Thursday, November 27, 2014

Functional Programming in Mainstream Languages, Part 2: Introduction to Higher-Order Functions in Java 8

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If immutability is the primary principle of functional programming, higher-order functions are its most important technique.  Higher-order functions, also called lambas, are now part of many mainstream languages.  In particular, they have been added to Java 8.  In this post I will show how higher-order functions can be expressed in Java 8.

I can't explain the details of the theory and techniques here; I highly recommend the wonderful book Structure and Interpretation of Computer Programs (2nd Edition) by Abelson and Sussman.  Most of the examples in this series of posts are taken from that book.

In functional programming, functions are first-class objects.  This means that functions can be passed as parameters to other functions, they can be returned from functions, they can be stored in data structures; in other words, anything you can do with any other object in the language, such as numbers or strings, you can do with functions.

Some languages fake it: for example, in C you can pass around function pointers, but not function objects.  The major difference is that function objects contain not only the code the function executes, but also its environment, meaning all bound variables known to the function.  This is particularly important (and powerful) when functions are nested inside other functions (or methods, or any other binding scope).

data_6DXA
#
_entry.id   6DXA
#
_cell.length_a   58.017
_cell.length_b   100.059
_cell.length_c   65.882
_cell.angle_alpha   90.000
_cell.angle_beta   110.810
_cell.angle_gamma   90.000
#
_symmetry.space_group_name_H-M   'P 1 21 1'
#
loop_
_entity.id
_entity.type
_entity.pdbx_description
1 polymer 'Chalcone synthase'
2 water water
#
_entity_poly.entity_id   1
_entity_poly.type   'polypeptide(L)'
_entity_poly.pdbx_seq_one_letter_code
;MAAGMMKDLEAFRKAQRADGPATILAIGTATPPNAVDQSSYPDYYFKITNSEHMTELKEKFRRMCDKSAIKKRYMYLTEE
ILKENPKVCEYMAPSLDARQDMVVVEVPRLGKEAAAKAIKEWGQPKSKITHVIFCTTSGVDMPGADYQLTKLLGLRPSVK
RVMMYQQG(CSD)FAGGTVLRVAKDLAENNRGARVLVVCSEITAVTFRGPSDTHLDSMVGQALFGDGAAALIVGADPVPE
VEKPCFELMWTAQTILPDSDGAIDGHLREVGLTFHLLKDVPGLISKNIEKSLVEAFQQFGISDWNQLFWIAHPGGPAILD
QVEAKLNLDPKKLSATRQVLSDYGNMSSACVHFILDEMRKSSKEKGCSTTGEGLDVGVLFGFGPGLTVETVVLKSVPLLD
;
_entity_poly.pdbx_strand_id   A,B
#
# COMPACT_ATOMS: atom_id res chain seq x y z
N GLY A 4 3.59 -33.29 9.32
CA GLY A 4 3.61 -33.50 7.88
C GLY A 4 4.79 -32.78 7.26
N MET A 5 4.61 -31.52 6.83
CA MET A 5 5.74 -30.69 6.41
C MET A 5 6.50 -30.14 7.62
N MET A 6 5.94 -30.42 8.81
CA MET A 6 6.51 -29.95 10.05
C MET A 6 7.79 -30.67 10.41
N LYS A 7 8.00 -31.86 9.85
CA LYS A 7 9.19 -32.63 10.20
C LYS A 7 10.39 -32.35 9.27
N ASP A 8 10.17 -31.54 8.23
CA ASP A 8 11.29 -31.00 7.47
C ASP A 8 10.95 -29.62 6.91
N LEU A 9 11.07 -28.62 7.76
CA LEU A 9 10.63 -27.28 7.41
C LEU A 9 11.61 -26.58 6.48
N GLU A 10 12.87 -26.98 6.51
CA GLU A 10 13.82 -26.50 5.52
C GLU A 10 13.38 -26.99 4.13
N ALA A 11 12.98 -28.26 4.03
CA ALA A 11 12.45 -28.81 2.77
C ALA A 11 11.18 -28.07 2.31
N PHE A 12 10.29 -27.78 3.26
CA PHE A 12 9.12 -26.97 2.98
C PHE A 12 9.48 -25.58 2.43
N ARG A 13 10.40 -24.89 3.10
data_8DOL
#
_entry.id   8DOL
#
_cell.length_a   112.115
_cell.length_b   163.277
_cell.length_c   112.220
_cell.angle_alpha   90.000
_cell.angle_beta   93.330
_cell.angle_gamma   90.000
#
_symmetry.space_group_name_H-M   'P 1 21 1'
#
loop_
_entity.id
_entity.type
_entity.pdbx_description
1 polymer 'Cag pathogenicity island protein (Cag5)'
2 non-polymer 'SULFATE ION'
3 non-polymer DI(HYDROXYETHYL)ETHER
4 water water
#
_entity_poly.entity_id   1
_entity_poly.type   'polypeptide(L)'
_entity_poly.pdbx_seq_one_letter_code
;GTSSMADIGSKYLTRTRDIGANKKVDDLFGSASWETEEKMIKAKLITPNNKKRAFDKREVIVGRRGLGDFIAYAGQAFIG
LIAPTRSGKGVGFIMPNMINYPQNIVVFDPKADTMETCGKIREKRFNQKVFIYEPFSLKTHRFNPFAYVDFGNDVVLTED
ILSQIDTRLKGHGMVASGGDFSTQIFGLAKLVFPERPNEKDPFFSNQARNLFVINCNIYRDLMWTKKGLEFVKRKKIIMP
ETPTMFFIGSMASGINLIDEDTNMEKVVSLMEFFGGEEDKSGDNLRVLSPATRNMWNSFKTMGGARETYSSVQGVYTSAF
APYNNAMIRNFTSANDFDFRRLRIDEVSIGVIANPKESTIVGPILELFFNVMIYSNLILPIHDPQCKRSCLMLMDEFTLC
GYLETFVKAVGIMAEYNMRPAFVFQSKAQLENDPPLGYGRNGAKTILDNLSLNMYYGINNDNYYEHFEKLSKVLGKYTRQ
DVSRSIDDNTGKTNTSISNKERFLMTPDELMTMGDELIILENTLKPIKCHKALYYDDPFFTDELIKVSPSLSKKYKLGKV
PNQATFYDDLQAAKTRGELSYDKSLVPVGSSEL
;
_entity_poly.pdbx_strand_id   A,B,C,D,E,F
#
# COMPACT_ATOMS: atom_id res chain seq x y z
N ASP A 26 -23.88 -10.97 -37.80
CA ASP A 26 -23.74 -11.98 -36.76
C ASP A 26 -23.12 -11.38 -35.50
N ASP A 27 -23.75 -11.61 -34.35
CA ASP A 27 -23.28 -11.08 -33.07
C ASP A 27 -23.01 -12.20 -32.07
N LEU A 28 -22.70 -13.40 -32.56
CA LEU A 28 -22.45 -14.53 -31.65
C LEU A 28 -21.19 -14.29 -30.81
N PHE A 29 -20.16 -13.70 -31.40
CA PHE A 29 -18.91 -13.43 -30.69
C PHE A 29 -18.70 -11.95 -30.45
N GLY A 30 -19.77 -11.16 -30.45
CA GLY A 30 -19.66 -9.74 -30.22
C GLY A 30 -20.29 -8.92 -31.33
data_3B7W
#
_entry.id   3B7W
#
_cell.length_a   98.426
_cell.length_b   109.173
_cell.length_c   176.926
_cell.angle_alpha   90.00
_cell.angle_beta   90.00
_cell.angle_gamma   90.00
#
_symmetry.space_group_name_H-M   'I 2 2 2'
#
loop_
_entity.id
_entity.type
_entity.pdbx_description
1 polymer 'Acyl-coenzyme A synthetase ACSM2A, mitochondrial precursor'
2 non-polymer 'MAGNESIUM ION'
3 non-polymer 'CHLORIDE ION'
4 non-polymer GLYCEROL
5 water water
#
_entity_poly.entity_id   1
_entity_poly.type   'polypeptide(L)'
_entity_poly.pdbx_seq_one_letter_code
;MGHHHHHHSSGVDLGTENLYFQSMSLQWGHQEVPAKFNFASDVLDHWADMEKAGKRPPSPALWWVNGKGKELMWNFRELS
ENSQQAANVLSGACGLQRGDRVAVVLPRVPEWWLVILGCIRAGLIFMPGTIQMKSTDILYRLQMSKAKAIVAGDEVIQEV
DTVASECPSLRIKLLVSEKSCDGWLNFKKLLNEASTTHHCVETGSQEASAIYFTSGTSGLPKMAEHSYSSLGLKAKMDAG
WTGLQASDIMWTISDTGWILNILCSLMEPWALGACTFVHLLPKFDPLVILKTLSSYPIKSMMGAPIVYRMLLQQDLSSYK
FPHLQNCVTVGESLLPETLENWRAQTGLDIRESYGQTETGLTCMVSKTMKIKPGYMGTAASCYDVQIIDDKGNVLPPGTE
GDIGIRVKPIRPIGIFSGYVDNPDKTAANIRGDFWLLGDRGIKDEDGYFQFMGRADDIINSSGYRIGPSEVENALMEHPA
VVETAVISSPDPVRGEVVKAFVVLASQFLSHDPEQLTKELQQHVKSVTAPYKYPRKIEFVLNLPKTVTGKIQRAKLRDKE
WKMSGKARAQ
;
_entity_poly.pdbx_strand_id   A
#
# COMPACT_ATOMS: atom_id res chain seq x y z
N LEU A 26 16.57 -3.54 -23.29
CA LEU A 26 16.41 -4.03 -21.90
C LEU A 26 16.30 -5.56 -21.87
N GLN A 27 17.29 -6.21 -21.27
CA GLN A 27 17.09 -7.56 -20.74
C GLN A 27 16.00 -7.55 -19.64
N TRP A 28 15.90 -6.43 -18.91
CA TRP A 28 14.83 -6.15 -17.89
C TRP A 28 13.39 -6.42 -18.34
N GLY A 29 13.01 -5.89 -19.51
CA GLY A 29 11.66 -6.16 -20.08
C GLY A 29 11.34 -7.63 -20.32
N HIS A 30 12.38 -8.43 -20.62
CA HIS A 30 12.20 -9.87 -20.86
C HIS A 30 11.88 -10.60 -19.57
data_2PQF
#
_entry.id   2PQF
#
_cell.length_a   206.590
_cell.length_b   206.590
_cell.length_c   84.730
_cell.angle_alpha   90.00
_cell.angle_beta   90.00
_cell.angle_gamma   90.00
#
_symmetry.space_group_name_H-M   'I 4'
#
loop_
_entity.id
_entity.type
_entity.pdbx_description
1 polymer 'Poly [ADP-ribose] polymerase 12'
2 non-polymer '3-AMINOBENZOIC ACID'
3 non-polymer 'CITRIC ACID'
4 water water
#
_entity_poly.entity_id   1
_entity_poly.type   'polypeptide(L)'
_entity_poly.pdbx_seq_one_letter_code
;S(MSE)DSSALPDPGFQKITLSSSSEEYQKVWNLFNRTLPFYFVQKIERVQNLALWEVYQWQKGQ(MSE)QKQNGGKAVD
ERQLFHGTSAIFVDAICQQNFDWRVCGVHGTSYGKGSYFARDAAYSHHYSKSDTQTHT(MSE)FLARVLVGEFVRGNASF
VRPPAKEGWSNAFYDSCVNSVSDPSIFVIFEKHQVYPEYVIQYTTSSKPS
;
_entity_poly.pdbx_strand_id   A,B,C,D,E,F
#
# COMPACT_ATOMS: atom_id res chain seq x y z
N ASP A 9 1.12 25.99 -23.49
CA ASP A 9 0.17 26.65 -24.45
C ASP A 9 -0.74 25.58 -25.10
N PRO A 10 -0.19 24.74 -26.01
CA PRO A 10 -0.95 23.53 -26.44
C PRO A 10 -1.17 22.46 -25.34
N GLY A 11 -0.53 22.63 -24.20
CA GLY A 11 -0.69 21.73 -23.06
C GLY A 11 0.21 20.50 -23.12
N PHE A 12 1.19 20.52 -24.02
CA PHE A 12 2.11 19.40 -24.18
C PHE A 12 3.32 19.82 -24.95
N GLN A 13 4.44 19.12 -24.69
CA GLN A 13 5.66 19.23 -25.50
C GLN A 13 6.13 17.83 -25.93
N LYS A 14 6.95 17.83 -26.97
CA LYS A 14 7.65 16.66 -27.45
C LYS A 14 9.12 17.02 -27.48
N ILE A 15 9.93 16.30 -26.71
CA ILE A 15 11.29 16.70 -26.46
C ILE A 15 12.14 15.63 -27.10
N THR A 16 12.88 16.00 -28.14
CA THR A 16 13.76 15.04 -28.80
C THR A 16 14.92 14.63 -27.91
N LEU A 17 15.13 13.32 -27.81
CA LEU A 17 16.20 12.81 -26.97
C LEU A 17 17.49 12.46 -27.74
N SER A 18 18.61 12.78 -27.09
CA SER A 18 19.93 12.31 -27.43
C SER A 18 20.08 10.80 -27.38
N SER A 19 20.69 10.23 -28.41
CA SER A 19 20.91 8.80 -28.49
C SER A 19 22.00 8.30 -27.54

The inventors of LISP struggled with the correct semantics of first-class functions; they called this the "funarg problem."  It turns out that the power of functional programming requires lexical scope, which means that variable names must be resolved with respect to the nesting of functions in the code, rather than to the structure of the calling stack at runtime.  And in order for that to work correctly, it is impossible to allocate function parameters and other local variables on the program stack if those may be referred to in an internal function that is returned from the call.  This complicates the compiler, but is invisible to programmers using the language.

As a simple example, consider a function make-adder that accepts a single number, and returns a function that adds that number to its own argument.  For example, if make-adder is called with the value 1, it will return a function that can be called increment, since it adds one to whatever argument it is given.  Here is how to write this function in Scheme and in Java 8.

(define make-adder (lambda (x) (lambda (y) (+ x y))) (define increment (make-adder 1)) (increment 4)
Java 8
IntFunction<IntUnaryOperator> makeAdder = x -> y -> x + y; IntUnaryOperator increment = makeAdder.apply(1); int res = increment.applyAsInt(4);

The result of the last expression (in either language) is 5.